American Library Association President Emily Drabinski said she didn't anticipate the backlash she would receive to declaring herself a "Marxist" in a tweet shortly after being elected to the role.

"I was excited to highlight and celebrate two aspects of my identity that are really important to me, and are often under a lot of scrutiny," Drabinski said in an interview published by NBC News Monday, her first since taking office as the president of the ALA last month.

The comments come amid continued controversy over a social media post Drabinski made last year shortly after being elected to lead ALA, the largest nonprofit trade organization for libraries, declaring herself at the time a "Marxist lesbian."

"I just cannot believe that a Marxist lesbian who believes that collective power is possible to build and can be wielded for a better world is the president-elect of @ALALibrary," Drabinski wrote in the post, which has since been deleted. "I am so excited for what we will do together. Solidarity! And my mom is SO PROUD. I love you mom."


Emily Drabinski on Youtube

ALA President Emily Drabinski, a self-described Marxist, prompted the Montana State Library Commission to leave the national group. (Screenshot Emily Drabinski via YouTube)

The post ignited a movement in states such as Arizona, Georgia, Idaho, Illinois, Louisiana, South Carolina and Wyoming to press their state libraries to defund or cut ties with the ALA.

One such effort in Montana was successful, with the Montana State Library Commission voting last month to withdraw from the ALA over Drabinski's Marxists beliefs.

"Our oath of office and resulting duty to the Constitution forbids association with an organization led by a Marxist," the commission said in a letter to the ALA after making the decision.

The decision to cut ties with the ALA was approved in a 5-1 vote, with Elsie Arntzen, the commission superintendent of public instruction in Montana, issuing a statement at the time arguing that Marxism "directly opposed our Montana values."

globe on desk in library, stacks in background

The Montana State Library Commission voted last month to withdraw from the ALA over Drabinski's Marxists beliefs. (Provo City Library)


"I strongly support the Montana State Library Commission removing itself from the ALA," Arntzen said at the time.

Marxism, a political philosophy originating from the works of German philosophers Karl Marx and Friedrich Engels, has long been controversial and unpopular in the United States. The philosophy helped birth the rise of communist states around the world, which the Victims of Communism Memorial Foundation estimates were responsible for inflicting 100 million deaths worldwide.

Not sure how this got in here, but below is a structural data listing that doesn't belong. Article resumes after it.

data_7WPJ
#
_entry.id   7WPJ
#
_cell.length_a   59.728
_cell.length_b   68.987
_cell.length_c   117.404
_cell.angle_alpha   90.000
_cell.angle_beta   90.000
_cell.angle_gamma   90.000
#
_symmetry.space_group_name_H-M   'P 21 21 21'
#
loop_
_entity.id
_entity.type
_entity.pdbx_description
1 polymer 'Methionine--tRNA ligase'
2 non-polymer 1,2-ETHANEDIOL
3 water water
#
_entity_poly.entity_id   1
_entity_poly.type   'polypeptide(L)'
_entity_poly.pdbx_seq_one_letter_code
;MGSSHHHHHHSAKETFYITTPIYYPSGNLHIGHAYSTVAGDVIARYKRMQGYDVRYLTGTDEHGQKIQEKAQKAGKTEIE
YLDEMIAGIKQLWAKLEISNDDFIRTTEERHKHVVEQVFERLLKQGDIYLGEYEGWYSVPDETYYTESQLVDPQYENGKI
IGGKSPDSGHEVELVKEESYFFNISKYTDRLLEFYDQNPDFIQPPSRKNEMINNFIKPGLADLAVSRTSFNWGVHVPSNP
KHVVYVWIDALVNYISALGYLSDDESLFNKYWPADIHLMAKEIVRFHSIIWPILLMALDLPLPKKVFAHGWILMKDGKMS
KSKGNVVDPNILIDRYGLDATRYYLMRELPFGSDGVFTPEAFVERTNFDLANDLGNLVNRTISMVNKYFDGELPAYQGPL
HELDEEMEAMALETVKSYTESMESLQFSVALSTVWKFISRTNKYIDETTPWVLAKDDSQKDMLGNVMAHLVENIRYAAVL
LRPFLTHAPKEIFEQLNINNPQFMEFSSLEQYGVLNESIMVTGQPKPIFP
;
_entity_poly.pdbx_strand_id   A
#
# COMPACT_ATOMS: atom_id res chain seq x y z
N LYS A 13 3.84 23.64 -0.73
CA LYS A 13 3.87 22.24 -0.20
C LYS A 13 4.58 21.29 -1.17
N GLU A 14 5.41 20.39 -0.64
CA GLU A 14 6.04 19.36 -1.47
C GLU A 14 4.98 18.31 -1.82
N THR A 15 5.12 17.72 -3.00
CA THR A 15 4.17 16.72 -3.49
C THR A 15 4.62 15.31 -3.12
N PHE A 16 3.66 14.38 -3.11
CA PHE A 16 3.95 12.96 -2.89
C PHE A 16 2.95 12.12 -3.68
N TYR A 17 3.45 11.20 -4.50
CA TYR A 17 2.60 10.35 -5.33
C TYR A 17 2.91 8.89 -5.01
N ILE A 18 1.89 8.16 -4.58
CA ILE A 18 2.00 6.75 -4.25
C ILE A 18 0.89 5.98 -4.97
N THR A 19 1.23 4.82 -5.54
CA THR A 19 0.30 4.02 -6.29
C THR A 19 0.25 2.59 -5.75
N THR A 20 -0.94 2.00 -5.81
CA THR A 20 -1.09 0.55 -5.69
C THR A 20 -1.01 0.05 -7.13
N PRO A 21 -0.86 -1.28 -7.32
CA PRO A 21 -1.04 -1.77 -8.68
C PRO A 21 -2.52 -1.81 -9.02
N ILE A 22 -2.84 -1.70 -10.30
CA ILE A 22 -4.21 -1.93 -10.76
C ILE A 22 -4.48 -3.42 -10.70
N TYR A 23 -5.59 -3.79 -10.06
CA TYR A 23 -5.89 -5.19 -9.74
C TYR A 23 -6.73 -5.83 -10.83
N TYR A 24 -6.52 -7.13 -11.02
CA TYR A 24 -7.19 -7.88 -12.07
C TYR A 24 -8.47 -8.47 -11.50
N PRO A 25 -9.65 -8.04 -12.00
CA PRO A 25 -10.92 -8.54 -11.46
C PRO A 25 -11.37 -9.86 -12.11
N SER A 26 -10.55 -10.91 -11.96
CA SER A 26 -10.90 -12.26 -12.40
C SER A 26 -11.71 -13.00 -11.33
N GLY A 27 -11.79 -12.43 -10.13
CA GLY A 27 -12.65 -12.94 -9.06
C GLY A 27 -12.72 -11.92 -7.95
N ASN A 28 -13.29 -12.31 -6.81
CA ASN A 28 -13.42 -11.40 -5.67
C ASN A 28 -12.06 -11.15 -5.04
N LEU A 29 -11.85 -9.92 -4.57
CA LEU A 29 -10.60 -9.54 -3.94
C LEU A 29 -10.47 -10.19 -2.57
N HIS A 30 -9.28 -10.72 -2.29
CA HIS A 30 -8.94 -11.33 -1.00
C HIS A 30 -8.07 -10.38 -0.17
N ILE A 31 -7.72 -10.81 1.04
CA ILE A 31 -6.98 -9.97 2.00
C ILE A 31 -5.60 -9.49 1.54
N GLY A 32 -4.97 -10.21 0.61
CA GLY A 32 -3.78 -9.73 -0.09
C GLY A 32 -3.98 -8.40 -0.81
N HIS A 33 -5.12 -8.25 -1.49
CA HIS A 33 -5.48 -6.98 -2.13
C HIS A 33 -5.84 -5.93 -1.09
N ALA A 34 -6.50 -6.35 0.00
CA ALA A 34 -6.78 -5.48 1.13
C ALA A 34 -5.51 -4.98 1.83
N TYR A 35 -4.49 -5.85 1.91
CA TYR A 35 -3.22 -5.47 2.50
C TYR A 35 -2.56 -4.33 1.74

By electing a Marxist to lead the ALA, Arntzen argued the organization had "turned its back on America itself."

"Ms. Drabinski is a supporter of Critical Race Theory, which Montana rejected as discriminatory, and other far-left-leaning ideologies that have no place in our schools and libraries," Arntzen said in the statement. "Montanans embrace honest and accurate views of history while understanding that our country, at times, has fallen short of its goals. However, common citizens have rallied together to overcome those shortfalls. Our parents are our first teachers, they have an absolute right to determine what is best for their children. By electing a declared Marxist as their President, the ALA has not only turned its back on families, parental rights, and American values – it has turned its back on America itself."

books on shelves in library

The post ignited a movement in Arizona, Georgia, Idaho, Illinois, Louisiana, South Carolina and Wyoming to press their state libraries to defund or cut ties with the ALA. (iStock)

Drabinski took to social media once again after the Montana vote, tweeting that the decision "is not the Montana – or Montanans – I know."


In her interview with NBC News, Drabinksi said she "didn't anticipate these kinds of targeted attacks" after her initial tweet, which she claimed were "used as a bludgeon against library workers across the country." However, the ALA leader did not point to a specific incident in which library workers were being targeted or attacked.

Reached for comment by Fox News Digital, and ALA spokesperson said the attacks Drabinski was referencing were against her personally, with her comments being used as a justification for states to part ways with the ALA, a move that "directly impacts library workers in those respective states, who rely on support and resources from ALA to better serve their communities."

The spokesperson also pointed to a statement detailing the benefits of ALA membership in response to Montana's decision to cut ties with the organization, which noted that over the last two years the ALA has "awarded more than $218,000 to 23 Montana libraries via program grants ranging from $6,000 for Digital Literacy Training Workshops to $35,000 from ALA’s Library COVID Relief Fund. Most recently, ALA announced a $10,000 grant to a Montana tribal college library."

"Despite the decision in Montana this week, ALA remains committed to providing essential support, resources, and opportunities for every library and library worker in every state and territory across the nation to help them better serve their communities," the statement said.

"I really think that is regrettable, and I wish that wasn’t happening right now," Drabinski told NBC News in response to the Montana decision.

Drabinksi did not immediately respond to a Fox News request for comment.